The safety and well-being of our students, faculty, staff, and community patrons are a high priority at BYU–Hawaii. However, the full support and cooperation of the entire university community are required to allow for the pursuit of knowledge in a safe and secure environment. Often, the best defense against being the victim of a sex offense or any crime is one’s own personal alertness and awareness, and taking care not to place oneself at risk. The best advice for minimizing the possibility of becoming a victim is to be selective in your activities at all times by not putting yourself at risk. In order to avoid situations that may place an individual at greater risk of becoming a victim of a rape or sexual assault, it is advisable to:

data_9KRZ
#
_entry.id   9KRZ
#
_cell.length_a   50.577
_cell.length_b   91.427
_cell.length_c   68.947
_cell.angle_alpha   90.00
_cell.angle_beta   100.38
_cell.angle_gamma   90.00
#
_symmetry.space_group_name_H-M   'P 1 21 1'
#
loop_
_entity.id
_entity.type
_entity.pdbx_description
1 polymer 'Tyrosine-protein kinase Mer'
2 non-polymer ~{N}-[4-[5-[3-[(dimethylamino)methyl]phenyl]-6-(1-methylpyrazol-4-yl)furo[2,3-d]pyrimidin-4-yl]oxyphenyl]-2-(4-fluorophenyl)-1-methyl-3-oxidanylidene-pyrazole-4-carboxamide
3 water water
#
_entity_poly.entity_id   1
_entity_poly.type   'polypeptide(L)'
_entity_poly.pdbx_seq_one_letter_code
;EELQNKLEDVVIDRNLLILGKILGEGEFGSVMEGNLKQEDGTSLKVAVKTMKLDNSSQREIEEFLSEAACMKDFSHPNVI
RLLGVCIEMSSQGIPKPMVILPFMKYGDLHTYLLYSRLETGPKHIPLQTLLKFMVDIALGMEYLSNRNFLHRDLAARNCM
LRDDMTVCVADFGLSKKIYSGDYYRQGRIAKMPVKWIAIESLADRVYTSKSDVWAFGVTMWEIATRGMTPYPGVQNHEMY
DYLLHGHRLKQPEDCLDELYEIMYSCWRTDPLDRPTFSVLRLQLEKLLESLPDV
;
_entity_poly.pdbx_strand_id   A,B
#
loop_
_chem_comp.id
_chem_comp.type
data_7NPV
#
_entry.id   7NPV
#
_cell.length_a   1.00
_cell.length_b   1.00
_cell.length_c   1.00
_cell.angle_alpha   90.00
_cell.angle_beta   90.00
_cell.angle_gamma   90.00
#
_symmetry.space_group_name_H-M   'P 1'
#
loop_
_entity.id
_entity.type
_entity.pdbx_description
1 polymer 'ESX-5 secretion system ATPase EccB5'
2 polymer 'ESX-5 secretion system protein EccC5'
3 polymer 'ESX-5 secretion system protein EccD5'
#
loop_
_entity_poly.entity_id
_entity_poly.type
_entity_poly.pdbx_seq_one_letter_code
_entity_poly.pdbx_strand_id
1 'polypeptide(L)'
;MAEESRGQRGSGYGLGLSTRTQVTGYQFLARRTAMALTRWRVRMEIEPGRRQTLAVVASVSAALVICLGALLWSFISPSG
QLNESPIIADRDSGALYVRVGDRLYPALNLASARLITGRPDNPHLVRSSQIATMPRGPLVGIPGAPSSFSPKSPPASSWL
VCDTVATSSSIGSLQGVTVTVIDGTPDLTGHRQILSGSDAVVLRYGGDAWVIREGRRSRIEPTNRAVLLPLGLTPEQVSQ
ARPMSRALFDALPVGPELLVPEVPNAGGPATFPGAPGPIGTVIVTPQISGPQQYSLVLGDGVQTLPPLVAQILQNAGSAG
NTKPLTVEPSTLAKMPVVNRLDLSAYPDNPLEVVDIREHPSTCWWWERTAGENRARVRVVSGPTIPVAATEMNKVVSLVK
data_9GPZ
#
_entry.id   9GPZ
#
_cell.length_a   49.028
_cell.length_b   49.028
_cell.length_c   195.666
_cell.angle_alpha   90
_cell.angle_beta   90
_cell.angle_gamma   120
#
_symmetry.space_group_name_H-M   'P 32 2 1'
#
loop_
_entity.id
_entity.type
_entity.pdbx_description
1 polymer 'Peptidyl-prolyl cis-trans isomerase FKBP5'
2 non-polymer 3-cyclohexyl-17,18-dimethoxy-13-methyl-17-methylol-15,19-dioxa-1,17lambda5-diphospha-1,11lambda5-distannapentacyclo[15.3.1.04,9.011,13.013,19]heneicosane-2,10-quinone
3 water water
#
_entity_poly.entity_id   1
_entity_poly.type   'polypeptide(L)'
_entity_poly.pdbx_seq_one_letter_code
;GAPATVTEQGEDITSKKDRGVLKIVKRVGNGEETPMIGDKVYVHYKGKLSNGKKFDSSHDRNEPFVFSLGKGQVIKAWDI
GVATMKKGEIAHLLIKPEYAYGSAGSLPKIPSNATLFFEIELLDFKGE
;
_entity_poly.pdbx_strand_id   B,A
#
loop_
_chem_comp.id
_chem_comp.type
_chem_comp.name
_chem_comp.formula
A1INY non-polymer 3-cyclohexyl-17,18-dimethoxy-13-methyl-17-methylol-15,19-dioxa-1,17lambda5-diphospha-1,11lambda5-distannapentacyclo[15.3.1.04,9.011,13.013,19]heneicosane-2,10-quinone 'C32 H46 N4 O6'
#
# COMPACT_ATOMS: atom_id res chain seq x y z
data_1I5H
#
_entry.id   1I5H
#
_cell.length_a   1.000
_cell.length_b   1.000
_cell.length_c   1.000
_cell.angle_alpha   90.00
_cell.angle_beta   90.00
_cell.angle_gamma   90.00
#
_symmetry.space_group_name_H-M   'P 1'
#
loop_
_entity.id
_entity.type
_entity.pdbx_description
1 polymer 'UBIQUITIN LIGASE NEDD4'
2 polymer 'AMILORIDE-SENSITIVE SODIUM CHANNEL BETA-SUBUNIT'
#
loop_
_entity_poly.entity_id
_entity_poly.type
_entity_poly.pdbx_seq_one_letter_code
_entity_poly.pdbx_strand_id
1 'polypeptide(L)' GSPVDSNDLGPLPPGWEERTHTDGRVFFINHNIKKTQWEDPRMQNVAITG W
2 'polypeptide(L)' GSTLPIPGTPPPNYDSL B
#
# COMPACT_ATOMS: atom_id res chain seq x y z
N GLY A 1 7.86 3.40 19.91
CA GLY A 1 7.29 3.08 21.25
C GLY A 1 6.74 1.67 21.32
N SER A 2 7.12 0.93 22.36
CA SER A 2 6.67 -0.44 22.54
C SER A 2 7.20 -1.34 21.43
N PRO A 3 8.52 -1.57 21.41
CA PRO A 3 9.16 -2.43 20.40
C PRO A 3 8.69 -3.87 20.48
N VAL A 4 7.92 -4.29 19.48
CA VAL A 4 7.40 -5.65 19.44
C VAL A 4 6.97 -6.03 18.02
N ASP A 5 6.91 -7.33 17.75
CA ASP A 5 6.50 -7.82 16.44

- Be aware of your rights and obligations. Don’t give mixed messages. You have both a right and an obligation to say “NO.”
- Let a friend or roommate know who you will be with, where you will be, and when you expect to return. Leave an address and phone number.
- Be sensitive to the spirit, your intuition, and your instincts. If you feel you may be at risk, take control by leaving the situation immediately. Don’t be afraid to “make waves” if you feel threatened, pressured, or coerced into an activity that is against your will.
- Attend activities with friends and in groups. “Look out” for one another.
- Walk with confidence and walk with another person. Stick to well-lighted, populated areas.
- Refrain from drug and alcohol use.
- Be extremely selective as to whom you date and where you go with the date.
- Avoid internet dates.
Other helpful hints:
- Never walk or jog alone at night.
- Avoid dense shrubbery where an assailant could hide.
- Stick to well-lighted paths and walkways at night.
- Carry a whistle or personal alarm to summon help. *Let friends or family know where you are going and when you will return.
- Stay in groups at night.
- Keep windows and doors locked.
- Keep drapes or blinds closed when dressing.